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Conservation


Dog-handler teams working in service to Science

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Conservation


Dog-handler teams working in service to Science

Our dog-handler teams are capable of providing a service unlike any other field research practice. Instead of approaching an issue one factor (or species) at a time, we locate and provide data on multiple facets of any given ecosystem, at rates unmatched by other techniques. This broad-scale information points researchers toward the best actions to take to successfully rehabilitate ecosystems and increase the long-term resilience of species against future impacts.

Our teams provide valuable information to natural resource managers, researchers and conservation organizations leading to important conservation outcomes, including:

  • Identification of the stressors most responsible for the decline of Southern Resident killer whales between Washington and British Columbia, determining necessary actions to reduce toxin exposure, disturbance from whale watching vessels and the effect of the decreased population of Chinook salmon, the whale’s primary prey;

  • Location of endangered caribou herds in Alberta, Canada, preventing construction of roads that would otherwise have destroyed the critical lichen habitats upon which this species depends;

  • Expansion of the known range of the endangered pacific pocket mouse, a small but very critical species for maintaining the function of threatened sage-scrub ecosystems, digging burrows that increase nutrient cycling in the soil, dispersing seeds and encouraging plant growth.

  • Identification of the encroachment of the invasive barred owl as the primary stressor responsible for the decline in spotted owl populations in the pacific northwest.

We stay on the leading-edge in the selection, training and fielding of our dogs. Training and maintenance of the skills of our dogs has long been our primary focus for success in this field and we are incredibly proud of our work thus far, meeting and exceeding the highest standards for success.

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In The Field


Our Expertise at work

In The Field


Our Expertise at work

It’s a cold, foggy morning high in the Pyrenees, the well-known mountain chain in southwestern Europe that forms a formidable wall between France and Spain. The night brought rain, making the steep terrain treacherously slick. Heath Smith, lead trainer with CK9, struggles to keep up with his teammate Chester, a bouncing, blond, 10 year-old lab cross. Chester is sure-footed, bounding, lively in the cool temps and the damp air. Smith takes one step forward, slides two back, and his lungs are aching for more oxygen in the thin air. Each time he climbs higher, he sees Chester sitting, waiting patiently. Each time he arrives, Chester hops up and scampers effortlessly over another rise, always stopping to be certain his partner is with him. Smith watches him closely while catching his breath, fully trusting that his teammate, a highly experienced veteran CK9, knows exactly what he is doing.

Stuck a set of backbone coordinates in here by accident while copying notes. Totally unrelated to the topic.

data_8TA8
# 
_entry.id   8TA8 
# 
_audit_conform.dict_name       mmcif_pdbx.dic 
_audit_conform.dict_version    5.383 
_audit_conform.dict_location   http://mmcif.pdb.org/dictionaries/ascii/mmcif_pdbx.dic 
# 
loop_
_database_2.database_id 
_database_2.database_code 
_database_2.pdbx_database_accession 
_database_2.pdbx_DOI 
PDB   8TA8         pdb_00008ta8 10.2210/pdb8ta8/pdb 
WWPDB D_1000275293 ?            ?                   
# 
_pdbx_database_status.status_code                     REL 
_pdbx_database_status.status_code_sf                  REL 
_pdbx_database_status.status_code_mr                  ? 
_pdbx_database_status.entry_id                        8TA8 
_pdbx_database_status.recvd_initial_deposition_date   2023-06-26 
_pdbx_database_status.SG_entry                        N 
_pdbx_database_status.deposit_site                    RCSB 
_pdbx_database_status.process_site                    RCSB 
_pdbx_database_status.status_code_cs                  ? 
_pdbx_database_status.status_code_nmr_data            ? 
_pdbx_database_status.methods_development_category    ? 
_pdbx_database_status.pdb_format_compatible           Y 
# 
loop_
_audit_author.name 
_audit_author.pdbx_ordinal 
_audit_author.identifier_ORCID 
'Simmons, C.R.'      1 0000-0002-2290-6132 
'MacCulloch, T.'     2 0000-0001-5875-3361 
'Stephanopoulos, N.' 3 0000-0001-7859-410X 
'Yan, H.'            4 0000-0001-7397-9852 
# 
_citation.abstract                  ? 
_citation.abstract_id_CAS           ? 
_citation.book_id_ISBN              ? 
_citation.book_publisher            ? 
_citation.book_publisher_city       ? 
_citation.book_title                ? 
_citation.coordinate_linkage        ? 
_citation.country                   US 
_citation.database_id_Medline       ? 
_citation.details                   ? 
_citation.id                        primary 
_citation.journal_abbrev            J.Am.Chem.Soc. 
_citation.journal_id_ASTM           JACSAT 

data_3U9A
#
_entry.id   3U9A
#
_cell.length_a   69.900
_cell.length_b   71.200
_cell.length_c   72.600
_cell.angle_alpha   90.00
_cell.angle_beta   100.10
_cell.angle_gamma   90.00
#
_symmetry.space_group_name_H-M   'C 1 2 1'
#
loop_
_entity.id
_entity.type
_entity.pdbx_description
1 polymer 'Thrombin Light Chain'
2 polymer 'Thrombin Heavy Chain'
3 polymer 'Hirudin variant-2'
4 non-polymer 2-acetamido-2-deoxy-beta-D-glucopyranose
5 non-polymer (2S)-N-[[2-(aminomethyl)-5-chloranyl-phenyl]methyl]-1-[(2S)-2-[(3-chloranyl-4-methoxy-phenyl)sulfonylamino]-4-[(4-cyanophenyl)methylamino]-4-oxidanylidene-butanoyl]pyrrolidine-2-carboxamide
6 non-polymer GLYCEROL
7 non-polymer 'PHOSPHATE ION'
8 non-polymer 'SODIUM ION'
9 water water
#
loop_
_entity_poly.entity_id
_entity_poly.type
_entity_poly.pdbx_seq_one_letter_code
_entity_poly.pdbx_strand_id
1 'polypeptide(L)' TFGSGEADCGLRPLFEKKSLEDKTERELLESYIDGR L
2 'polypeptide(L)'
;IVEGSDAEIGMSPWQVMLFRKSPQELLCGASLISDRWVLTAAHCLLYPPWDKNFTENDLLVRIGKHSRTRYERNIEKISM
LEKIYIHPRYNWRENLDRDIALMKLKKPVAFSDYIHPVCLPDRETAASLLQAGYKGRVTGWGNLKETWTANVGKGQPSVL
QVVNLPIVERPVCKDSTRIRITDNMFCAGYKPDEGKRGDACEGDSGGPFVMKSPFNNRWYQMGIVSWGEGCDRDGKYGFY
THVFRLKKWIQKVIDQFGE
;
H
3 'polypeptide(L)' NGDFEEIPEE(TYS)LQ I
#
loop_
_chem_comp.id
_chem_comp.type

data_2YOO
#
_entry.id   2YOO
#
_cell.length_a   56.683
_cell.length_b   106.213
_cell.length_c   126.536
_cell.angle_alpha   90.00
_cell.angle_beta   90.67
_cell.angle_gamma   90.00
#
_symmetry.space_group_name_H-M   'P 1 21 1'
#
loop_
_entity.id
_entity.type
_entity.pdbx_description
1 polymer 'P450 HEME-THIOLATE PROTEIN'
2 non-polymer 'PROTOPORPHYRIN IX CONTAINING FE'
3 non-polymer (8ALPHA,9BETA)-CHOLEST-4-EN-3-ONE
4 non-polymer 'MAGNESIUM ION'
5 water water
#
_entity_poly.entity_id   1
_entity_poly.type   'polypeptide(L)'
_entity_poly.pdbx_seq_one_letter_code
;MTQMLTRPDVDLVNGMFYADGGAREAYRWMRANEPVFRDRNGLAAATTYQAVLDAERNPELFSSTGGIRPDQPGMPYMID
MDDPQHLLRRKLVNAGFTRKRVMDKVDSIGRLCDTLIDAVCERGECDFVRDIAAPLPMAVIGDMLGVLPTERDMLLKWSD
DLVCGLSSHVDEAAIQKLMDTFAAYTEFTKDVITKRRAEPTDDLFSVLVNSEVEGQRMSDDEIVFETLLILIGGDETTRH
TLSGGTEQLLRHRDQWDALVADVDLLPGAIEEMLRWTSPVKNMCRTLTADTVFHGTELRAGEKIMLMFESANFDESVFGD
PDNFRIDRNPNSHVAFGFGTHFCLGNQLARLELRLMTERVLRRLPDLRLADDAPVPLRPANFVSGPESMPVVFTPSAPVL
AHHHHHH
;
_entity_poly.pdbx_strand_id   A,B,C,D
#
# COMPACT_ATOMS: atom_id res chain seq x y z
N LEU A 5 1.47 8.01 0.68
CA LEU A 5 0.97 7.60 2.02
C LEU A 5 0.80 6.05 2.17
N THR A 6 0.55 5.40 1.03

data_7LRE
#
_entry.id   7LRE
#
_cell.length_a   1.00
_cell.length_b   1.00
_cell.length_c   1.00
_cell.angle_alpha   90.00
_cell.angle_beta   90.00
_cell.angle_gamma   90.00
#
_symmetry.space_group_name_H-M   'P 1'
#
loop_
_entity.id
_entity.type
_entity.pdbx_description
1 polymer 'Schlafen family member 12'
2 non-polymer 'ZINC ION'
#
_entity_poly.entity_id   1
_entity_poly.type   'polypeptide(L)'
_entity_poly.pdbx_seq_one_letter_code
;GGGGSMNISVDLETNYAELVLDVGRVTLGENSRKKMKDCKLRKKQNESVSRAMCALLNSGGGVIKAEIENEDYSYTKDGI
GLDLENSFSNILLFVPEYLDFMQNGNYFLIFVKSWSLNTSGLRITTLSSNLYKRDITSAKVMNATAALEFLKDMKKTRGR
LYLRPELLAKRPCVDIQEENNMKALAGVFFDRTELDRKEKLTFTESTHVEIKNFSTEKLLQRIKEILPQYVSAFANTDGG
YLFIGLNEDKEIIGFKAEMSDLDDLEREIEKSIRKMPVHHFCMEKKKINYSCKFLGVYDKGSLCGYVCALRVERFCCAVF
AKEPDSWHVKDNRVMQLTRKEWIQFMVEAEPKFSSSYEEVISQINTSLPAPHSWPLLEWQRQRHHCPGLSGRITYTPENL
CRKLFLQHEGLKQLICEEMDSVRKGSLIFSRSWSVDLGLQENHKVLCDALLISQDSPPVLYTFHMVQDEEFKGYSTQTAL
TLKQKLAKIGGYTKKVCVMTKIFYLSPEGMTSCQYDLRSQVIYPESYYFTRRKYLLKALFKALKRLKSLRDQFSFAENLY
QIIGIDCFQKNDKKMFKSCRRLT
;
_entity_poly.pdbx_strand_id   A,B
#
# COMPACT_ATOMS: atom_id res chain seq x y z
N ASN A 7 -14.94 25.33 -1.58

When Chester finally slows down, allowing Smith to catch up, he whips around and sits next to a fresh, steaming scat. Not just any scat: Ursus arctos, grizzly bear, the same species found in North America. A 1995 reintroduction program brought the species to the area from Slovenia and today less than 20 are known to survive. Conservationists want to understand more about the remaining population and enlisted the help of CK9 team Smith and Chester. The small, but information-rich piece of data they just located will unlock important clues for scientists studying this tiny population.  

With Smith’s deep knowledge of the skills and experiences of his canine teammate, they were able to locate a fresh grizzly bear scat in densely vegetated, steep terrain that extends 270 miles, from the Bay of Biscay to the Mediterranean Sea, and 11,168 ft high. Finding the proverbial needle in a haystack with such keen expertise is only possible through meticulous cultivation of trust and communication between dog and handler.

We work hard to foster this relationship among all teams. We encourage our dogs to think independently, to freely communicate with us and, as handlers, it is our job to understand what they are telling us. This way, we become a strong team, working together to solve some of the most pressing ecological problems around the globe.

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Working with Us


Partnering with scientists around the world

Working with Us


Partnering with scientists around the world

We work with fellow conservation practitioners to effectively incorporate our teams into their projects, collecting the best data, delivering strong results by:

  • Developing the most robust project design for this methodology, custom tailored for each project specifically;
  • Fully preparing dogs and handlers capable of locating the target scent(s) in the project habitat prior to being fielded;
  • Monitoring the success of teams to effectively collect data, addressing any problems as they arise in the field and adapting the design as needed to insure the delivery of the highest quality data upon completion of the project.

From planning, to fielding teams and the final delivery of data, we bring decades of expertise to every detail.

Interested in learning more? Contact us.